In the UK, businesses have taxation and payroll rules and regulations they must adhere to.
Businesses will need an understanding of their employee’s individual tax requirements, which includes:
Employers will typically need to register for PAYE as part of their payroll procedures.
What Is PAYE?
HMRC implemented a system in the UK called PAYE. This makes it easier to collect income tax from an employee.
There are some exemptions from PAYE. However, all businesses must keep payroll records regardless.
Records that must be kept include:
- Employee payments
- Employee payment deductions
- HMRC reports
- HMRC payments
- Employee sickness absences
- Employee leave
- Tax code notices
- Taxable benefits or expenses
- Payroll Giving charity schemes
Records must be kept for a minimum of 3 years. Failure to keep these records can lead to HMRC estimating what is owed and penalties of up to £3,000.
The Pay As You Earn (PAYE) system was designed to streamline the collection of income tax and National Insurance.
Tax codes are used by employers to calculate the tax they must deduct from their employee’s pay. This tax code tells the employee what earnings the employee is entitled to earn tax-free. This will include the personal allowance amount.
PAYE is an estimated amount spread over the course of a year. National Insurance contributions are based on percentages of earnings that exceed the primary threshold.
Income tax is based on annual earnings. Whereas, National Insurance contributions are calculated on individual paydays.
Employers must include the employee’s wages including bonuses and tips when paying through payroll. Maternity or statutory sick pay should also be included.
Employees must deduct National Insurance and tax from their employee’s salary. Employers must also make deductions for student loan repayments or pension contributions.
Reporting To HMRC
Payments and deductions must be reported to HMRC. This needs to be done prior to or on the payday.
Specialist payroll software is available that will help you calculate the National Insurance and tax owed. It will also work out employer contributions for National Insurance that must be made.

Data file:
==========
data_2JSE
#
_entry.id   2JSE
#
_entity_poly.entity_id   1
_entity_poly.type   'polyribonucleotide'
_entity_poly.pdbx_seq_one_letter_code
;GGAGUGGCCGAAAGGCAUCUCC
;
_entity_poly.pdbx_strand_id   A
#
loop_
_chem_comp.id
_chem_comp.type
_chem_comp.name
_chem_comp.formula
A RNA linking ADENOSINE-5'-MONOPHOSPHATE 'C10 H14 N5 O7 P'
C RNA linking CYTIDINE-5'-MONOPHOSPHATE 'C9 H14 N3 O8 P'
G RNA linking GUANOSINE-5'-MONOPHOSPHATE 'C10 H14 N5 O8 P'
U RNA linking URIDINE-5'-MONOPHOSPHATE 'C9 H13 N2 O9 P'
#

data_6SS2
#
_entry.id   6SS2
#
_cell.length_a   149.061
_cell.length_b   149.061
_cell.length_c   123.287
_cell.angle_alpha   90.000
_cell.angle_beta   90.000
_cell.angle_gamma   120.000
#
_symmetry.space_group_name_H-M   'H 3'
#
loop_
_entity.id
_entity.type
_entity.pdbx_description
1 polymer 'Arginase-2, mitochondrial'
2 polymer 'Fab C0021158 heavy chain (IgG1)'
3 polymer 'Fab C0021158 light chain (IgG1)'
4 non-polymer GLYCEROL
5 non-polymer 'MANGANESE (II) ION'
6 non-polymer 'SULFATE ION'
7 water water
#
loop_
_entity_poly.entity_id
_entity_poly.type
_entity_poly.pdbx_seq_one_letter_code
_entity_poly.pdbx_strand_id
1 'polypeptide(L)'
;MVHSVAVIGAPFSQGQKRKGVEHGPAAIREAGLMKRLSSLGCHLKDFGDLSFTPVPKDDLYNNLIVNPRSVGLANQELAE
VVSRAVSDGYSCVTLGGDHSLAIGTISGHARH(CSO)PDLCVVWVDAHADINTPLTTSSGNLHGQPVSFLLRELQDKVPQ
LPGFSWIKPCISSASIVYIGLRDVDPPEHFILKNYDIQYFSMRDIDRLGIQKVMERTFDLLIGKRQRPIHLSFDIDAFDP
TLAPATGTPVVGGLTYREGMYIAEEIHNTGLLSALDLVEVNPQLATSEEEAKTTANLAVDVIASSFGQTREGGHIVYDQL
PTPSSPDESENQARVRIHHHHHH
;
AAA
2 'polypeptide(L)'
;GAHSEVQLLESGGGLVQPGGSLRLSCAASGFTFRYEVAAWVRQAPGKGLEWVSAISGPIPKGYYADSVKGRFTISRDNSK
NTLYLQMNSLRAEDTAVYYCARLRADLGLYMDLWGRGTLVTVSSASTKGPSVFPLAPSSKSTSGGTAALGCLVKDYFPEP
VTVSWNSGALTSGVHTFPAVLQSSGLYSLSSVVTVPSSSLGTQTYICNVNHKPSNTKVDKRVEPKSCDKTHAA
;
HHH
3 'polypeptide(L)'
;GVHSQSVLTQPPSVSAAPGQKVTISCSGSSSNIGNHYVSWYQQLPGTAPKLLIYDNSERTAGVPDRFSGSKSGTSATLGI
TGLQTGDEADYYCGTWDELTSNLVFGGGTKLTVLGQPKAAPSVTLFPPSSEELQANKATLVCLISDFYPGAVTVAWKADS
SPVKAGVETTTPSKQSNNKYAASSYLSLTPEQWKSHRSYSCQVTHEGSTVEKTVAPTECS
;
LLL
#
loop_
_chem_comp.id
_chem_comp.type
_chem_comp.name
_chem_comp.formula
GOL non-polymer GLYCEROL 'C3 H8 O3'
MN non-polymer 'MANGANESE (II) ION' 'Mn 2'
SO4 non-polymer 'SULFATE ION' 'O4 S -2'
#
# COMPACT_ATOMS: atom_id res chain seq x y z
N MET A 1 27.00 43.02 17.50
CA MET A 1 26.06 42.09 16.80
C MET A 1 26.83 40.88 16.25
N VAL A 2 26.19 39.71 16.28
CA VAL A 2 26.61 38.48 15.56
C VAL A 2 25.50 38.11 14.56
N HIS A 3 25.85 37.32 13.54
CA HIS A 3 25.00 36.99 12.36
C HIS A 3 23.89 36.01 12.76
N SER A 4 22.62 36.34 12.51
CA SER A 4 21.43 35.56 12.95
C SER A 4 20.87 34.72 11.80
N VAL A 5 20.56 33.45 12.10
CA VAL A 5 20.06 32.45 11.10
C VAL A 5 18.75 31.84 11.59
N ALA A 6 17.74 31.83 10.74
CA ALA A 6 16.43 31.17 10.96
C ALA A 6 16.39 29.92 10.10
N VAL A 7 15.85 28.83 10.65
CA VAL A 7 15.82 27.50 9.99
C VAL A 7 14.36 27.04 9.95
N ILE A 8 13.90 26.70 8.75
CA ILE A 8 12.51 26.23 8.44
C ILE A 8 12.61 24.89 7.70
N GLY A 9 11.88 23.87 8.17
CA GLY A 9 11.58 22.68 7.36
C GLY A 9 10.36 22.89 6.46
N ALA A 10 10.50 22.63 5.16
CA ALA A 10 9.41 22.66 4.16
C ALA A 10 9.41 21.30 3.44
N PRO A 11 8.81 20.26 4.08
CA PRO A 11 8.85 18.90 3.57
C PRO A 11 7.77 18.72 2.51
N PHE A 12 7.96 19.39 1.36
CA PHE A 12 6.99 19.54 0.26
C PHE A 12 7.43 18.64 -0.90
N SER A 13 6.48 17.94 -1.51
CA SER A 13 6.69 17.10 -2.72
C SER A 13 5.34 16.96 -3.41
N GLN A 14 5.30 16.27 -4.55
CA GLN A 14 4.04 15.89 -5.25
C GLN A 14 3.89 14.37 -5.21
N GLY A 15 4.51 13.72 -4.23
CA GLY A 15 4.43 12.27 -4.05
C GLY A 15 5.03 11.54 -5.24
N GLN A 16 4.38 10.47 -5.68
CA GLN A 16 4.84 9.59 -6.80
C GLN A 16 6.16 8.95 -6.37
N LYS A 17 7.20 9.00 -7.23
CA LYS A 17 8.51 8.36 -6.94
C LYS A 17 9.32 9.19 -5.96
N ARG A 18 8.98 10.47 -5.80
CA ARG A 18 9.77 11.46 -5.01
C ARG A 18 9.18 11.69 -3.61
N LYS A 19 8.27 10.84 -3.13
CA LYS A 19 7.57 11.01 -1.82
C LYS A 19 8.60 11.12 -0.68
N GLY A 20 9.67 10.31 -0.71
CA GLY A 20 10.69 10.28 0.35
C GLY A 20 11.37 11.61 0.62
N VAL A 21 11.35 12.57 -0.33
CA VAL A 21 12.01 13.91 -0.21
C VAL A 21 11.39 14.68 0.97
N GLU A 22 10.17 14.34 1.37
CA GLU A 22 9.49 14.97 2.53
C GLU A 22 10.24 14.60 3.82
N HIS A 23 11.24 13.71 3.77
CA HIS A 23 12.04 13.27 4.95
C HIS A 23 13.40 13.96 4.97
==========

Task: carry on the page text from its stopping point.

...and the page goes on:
As well as reporting payments and deductions to HMRC, employers must report new hires or changes in employee circumstances.
Setting Up Payroll
When setting up payroll for an employee there is some essential information that must be included. The HMRC website is an invaluable source of information for further details on income brackets.
Other information required for setting up payroll includes:
- Date of birth
Employee tax and N.I. information
- National Insurance number
- Student loan details
- Tax code
- Tax registration details
- Social security details
- New employee documentation
- Statement of employment
- Pension scheme details
- Corporate Income Tax Rate
When are businesses not required to register for PAYE?
Businesses do not need to register for PAYE if they have no employees earning over £123 per week.
Businesses are exempt if their employees receive pensions, work other jobs, or claim benefits and expenses.
What is meant by taxable wages?
The portion of an employee’s wages that is taxable includes what is earned after the personal allowance threshold.
What is the difference between National Insurance contributions and social security tax?
Social Security taxes are known are called National Insurance contributions in the UK. They go towards social security benefits and pensions.
Paying income taxes in the UK is required of businesses and employees that meet certain criteria.
The government revenue raised from taxes goes towards a number of public services. These include healthcare and education systems.
Employers pay HMRC income tax and National Insurance contributions based on their employee’s earnings and circumstances.
If a business fails to do this they face stiff penalties. Investing in specialist software or an experienced accountant will help to ensure accurate reports are delivered to HMRC. It will also ensure the correct amount is deducted from an employee’s pay.